Bomb cyclone: Central U.S., U.P. hit by snow; floods, rain, wind for southeast Mich.
Southeast Michigan is in for a weather roller coaster the next two days as wind and a wintry mix give way to warmer temperatures and thunderstorms, but the area will be spared from much of the extremes residents of the central U.S. are seeing.
The National Weather Service issued a lake shore flood advisory for Michigan's Wayne and Monroe countries from 2 a.m. Thursday through 2 a.m. Friday.
The risks in Michigan come as a storm system known as a “bomb cyclone” slowly churned through the U.S. interior Thursday for the second time in a month, unleashing a blizzard that struck the Upper Midwest and creating hazardous fire conditions farther south.
The storm knocked out power Wednesday to thousands in South Dakota, disrupted air and ground travel from Colorado to Minnesota and threatened to swell rivers in the Midwest that flooded after March’s drenching.
Both storms are known as a “bomb cyclone,” a weather phenomenon that entails a rapid drop in air pressure and a storm strengthening explosively, said David Roth, a forecaster at the National Weather Service’s Weather Prediction Center in Maryland.
Parts of Michigan are getting hit by the wintry weather. Light snow was reported Thursday morning in parts of the southern Lower Peninsula, but more snow and ice was forecast in northern portions of the state.
The National Weather Service says that the western Upper Peninsula is being placed under a winter weather warning through early Friday, with a mix of snow, sleet and freezing rain. Snow accumulations of 6-10 inches are expected, with higher totals in places.
In the northern Lower Peninsula, snow and ice also could make driving hazardous.
In southeast Michigan, wind gusts could reach 30-35 mph near Lake Erie, while a higher water level "along with high wave action, makes lake shore flooding likely," the weather service said. "Higher water level and wave action is also possible along the Wayne County shoreline of Lake St. Clair."
Meanwhile, the forecast calls for a 50% chance of rain, possibly mixed with snow, into early Thursday as temperatures drop into the mid-30s.
The mercury should remain in the 40's on Thursday under mostly cloudy skies then rise into the 50s by early Friday.
The thermometer should reach the upper 60s as rain and thunderstorms arrive, the weather service predicts. New rainfall amounts between a 10th and quarter-inch are possible as winds could gust as high as 29 mph.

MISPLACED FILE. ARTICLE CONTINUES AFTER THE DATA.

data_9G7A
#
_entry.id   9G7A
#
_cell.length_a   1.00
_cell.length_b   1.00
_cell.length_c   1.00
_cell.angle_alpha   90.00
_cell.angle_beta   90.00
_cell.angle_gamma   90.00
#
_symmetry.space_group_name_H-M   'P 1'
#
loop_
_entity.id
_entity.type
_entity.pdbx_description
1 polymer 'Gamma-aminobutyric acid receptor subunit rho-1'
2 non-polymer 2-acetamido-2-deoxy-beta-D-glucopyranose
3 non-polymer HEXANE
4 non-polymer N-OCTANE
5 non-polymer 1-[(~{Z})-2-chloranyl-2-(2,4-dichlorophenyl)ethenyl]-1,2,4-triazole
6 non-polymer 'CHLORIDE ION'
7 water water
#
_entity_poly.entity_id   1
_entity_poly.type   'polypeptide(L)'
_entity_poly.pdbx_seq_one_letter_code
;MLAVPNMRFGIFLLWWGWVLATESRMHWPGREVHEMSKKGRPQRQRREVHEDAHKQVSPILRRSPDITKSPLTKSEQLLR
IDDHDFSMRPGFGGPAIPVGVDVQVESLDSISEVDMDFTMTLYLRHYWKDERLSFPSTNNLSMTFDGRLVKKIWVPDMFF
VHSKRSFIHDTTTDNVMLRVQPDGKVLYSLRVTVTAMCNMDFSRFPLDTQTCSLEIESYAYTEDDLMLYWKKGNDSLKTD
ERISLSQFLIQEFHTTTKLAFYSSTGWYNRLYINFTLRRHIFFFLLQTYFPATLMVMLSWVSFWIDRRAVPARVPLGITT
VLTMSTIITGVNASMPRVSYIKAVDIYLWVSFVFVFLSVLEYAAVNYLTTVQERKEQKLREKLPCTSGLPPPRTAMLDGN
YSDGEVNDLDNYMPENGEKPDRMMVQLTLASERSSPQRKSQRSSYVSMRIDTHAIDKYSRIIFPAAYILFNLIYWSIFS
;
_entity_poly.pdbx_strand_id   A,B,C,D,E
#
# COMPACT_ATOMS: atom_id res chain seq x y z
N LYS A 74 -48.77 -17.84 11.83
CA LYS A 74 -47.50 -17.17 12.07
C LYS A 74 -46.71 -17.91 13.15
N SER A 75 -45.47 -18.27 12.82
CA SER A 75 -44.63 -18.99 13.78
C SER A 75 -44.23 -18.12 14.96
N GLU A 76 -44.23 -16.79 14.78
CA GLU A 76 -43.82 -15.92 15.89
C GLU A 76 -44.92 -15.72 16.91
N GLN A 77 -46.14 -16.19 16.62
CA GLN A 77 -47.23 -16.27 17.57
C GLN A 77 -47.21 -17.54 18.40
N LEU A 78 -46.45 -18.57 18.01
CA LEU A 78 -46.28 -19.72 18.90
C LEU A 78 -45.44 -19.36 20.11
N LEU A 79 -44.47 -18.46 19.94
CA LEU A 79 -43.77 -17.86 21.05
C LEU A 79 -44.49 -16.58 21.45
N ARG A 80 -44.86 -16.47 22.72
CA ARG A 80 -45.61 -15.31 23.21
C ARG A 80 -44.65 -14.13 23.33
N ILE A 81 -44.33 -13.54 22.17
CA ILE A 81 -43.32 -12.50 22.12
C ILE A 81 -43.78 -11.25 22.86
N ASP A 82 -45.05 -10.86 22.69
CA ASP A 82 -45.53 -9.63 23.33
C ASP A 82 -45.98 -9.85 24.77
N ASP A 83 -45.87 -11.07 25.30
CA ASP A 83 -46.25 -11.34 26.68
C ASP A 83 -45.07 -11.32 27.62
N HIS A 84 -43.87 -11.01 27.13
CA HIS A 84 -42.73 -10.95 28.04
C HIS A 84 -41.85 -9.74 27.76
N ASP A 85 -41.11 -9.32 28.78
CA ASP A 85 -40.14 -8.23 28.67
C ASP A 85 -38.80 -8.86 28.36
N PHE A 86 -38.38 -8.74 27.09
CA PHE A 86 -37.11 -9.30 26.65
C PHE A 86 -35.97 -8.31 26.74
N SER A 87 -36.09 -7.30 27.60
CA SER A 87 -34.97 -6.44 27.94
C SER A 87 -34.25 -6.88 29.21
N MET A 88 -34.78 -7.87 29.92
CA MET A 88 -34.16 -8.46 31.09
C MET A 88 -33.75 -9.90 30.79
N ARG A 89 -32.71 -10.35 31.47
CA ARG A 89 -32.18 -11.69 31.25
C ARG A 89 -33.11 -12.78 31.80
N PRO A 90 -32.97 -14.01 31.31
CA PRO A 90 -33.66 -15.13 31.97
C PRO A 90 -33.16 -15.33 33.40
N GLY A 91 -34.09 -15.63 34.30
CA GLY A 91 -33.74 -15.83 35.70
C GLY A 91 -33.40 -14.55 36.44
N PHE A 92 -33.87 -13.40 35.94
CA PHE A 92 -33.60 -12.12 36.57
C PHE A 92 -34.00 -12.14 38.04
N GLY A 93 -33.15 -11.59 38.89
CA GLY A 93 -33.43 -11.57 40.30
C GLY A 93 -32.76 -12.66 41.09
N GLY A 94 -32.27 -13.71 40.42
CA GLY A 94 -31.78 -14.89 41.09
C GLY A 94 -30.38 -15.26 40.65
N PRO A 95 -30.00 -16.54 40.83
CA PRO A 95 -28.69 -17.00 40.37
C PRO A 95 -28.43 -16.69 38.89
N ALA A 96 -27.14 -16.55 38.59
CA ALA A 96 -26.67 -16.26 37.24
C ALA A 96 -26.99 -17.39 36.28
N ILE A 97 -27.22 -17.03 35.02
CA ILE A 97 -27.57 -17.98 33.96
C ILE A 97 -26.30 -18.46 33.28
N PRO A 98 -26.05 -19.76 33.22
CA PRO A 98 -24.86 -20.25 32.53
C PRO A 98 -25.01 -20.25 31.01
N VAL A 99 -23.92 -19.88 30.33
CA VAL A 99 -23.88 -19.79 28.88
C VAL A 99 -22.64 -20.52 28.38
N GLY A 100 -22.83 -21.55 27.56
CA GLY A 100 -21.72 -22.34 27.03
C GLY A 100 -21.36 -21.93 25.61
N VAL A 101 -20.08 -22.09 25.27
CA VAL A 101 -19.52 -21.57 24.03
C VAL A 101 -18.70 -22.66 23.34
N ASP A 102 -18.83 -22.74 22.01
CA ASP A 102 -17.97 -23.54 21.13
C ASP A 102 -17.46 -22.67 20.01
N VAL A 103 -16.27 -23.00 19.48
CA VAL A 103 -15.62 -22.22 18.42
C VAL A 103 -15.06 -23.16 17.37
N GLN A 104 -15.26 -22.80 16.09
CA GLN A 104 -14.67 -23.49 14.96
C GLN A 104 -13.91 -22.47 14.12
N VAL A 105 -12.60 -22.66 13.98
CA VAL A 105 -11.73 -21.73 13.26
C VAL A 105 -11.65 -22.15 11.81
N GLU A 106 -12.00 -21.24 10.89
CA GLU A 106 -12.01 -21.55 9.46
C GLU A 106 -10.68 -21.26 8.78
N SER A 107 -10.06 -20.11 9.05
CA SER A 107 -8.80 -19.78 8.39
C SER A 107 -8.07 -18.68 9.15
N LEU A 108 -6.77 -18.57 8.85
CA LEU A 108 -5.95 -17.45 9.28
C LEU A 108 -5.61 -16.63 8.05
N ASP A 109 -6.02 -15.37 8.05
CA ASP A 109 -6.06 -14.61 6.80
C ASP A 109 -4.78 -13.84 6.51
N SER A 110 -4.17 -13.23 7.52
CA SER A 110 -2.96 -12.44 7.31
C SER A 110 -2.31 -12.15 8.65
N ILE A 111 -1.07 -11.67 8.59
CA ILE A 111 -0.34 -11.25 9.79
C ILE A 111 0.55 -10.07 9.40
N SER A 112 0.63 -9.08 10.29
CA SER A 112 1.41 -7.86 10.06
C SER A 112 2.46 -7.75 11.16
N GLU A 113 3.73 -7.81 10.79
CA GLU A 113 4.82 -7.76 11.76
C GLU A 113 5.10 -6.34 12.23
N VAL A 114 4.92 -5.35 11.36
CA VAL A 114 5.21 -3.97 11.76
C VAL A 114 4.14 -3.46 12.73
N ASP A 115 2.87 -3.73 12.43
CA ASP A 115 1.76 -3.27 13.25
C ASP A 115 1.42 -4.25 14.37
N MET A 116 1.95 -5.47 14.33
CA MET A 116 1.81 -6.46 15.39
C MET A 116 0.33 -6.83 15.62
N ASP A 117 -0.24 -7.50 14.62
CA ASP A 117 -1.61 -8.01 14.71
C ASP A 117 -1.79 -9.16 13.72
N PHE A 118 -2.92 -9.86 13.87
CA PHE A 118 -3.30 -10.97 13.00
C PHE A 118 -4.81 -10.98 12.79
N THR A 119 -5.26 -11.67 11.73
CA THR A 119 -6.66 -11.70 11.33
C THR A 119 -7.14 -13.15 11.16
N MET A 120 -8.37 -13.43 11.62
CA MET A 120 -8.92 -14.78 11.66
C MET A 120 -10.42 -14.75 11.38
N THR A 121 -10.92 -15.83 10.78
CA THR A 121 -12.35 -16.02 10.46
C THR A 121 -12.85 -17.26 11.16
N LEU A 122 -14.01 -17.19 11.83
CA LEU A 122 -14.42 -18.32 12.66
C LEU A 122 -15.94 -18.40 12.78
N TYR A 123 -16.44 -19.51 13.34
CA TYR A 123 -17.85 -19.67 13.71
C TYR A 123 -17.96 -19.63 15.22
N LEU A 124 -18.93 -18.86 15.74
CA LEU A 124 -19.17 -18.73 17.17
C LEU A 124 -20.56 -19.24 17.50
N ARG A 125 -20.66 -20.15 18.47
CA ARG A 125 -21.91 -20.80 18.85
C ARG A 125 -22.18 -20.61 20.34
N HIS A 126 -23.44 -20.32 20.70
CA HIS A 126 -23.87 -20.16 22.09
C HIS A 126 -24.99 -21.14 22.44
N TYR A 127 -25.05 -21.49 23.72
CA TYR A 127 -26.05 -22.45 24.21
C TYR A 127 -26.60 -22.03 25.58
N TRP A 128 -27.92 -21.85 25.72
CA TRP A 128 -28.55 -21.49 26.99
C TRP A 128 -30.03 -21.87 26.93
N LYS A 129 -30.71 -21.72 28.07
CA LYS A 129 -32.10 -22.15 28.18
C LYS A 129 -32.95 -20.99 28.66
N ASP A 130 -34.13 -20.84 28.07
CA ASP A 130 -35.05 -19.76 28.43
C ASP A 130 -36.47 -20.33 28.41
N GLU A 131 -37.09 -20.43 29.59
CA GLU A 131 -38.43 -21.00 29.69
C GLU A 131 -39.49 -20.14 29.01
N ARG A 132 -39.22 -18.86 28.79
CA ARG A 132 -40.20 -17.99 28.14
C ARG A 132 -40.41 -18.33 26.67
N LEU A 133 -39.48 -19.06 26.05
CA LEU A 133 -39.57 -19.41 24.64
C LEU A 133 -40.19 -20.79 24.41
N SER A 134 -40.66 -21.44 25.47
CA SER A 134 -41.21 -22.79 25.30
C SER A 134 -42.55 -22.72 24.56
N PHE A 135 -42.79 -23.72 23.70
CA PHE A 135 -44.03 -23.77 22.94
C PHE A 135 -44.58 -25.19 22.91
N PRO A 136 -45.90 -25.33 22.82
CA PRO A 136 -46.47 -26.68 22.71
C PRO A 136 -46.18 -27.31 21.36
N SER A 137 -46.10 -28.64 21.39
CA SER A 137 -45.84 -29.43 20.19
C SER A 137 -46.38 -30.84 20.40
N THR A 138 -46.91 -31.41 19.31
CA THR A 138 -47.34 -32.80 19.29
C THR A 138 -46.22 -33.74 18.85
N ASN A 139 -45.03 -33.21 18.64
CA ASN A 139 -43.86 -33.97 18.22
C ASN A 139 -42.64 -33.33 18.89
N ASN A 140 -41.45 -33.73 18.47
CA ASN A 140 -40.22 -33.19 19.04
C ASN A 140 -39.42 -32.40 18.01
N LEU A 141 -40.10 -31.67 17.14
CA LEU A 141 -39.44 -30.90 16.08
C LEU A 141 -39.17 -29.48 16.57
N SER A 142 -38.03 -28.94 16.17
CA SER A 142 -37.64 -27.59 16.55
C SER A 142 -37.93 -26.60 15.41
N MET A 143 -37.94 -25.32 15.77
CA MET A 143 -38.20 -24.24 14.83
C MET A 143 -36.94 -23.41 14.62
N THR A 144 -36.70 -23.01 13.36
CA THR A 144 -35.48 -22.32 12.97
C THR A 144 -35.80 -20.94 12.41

Particularly hard hit by the bomb cyclone storm were eastern South Dakota and southwestern Minnesota, where up to 2 ½ feet of snow was expected to fall, the National Weather Service said. Winds in excess of 50 mph also were expected, creating life-threatening conditions.
“We’re calling it historic because of the widespread heavy snow. We will set some records,” said Mike Connelly, a weather service meteorologist in Aberdeen, South Dakota.
Transportation officials closed Interstate 29 from east central South Dakota to the North Dakota border, as well as a 270-mile section of Interstate 90 between Rapid City and Mitchell, South Dakota.
Numerous traffic crashes were reported in northeastern South Dakota, and the storm knocked out power to thousands of homes and businesses in Sioux Falls.
Officials in Colorado closed a 150-mile stretch of Interstate 76 from just northeast of Denver to the Nebraska border, and Gov. Jared Polis activated the National Guard in case troops are needed to rescue stranded motorists. Denver Public Schools announced delayed starts Thursday for some campuses due to weather.
About half of the daily flights at Denver International Airport were canceled on Wednesday.
Multiple crashes in Minnesota along a snowy stretch of Interstate 35 prompted officials to close about 10 miles of the highway about 50 miles south of Minneapolis.
In Nebraska, the State Patrol was sending additional troopers into the state’s panhandle, and officials closed Interstate 80 in that region.
“This storm is going to be dangerous,” Patrol Maj. Russ Stanczyk said.
An unusual but not rare weather phenomenon known as “thunder snow” – snow accompanied by thunder and lightning – was reported in central South Dakota.
“It’s essentially a thunderstorm, but it’s cold enough for snow,” Connelly said.